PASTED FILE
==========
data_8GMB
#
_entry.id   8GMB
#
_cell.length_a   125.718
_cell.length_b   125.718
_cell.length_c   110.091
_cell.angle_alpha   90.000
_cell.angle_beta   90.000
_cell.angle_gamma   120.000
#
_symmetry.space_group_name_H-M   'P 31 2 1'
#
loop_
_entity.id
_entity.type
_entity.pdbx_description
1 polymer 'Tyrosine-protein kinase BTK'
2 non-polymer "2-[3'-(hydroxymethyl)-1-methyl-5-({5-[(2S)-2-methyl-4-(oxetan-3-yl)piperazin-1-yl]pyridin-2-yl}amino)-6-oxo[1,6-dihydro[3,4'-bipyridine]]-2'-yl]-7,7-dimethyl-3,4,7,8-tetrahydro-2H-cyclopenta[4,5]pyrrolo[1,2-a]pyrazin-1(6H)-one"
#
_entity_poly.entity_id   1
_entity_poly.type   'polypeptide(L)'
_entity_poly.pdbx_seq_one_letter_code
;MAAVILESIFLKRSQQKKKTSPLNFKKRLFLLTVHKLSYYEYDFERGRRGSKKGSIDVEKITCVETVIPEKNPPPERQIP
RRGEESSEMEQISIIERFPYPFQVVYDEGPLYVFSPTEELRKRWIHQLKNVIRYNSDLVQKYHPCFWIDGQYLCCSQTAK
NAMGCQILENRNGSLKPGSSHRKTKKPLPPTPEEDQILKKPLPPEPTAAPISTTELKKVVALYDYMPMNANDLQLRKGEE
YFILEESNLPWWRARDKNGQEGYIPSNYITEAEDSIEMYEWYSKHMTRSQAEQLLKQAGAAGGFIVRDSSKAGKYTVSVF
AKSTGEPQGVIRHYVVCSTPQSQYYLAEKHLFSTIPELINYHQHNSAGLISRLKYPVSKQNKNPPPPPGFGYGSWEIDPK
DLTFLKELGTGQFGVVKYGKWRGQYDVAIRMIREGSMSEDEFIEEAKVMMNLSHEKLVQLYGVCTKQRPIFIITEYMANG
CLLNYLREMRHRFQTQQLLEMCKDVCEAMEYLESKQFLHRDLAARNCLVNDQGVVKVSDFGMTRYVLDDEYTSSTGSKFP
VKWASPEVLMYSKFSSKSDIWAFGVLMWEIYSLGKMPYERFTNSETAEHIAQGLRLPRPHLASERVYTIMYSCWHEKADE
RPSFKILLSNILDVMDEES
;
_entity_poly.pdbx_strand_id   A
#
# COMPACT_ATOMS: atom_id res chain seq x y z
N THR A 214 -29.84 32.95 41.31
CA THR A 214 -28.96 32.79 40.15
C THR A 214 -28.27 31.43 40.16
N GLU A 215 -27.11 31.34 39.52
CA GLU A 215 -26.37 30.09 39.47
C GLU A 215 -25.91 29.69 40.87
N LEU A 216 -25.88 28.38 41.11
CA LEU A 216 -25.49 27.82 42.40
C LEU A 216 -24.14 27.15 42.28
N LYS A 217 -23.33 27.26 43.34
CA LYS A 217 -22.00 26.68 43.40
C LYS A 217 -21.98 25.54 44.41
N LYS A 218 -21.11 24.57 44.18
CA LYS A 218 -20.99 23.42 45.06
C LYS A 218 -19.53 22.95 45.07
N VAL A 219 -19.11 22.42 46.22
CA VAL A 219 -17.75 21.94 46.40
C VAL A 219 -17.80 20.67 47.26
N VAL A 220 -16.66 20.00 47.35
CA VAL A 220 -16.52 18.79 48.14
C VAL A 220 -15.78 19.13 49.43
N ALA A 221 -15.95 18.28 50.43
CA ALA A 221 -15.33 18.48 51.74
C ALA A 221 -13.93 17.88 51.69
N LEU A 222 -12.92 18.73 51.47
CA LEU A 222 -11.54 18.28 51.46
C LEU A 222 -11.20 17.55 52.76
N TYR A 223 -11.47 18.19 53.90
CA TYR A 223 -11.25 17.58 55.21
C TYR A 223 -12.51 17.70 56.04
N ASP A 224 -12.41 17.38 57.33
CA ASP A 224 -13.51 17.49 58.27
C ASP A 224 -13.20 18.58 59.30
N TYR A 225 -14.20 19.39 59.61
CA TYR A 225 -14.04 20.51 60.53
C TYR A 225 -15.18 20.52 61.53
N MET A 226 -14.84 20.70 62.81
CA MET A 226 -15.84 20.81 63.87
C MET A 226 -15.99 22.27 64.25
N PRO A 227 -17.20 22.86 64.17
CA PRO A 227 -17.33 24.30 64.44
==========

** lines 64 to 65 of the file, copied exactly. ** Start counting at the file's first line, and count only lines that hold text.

N TYR A 223 -11.47 18.19 53.90
CA TYR A 223 -11.25 17.58 55.21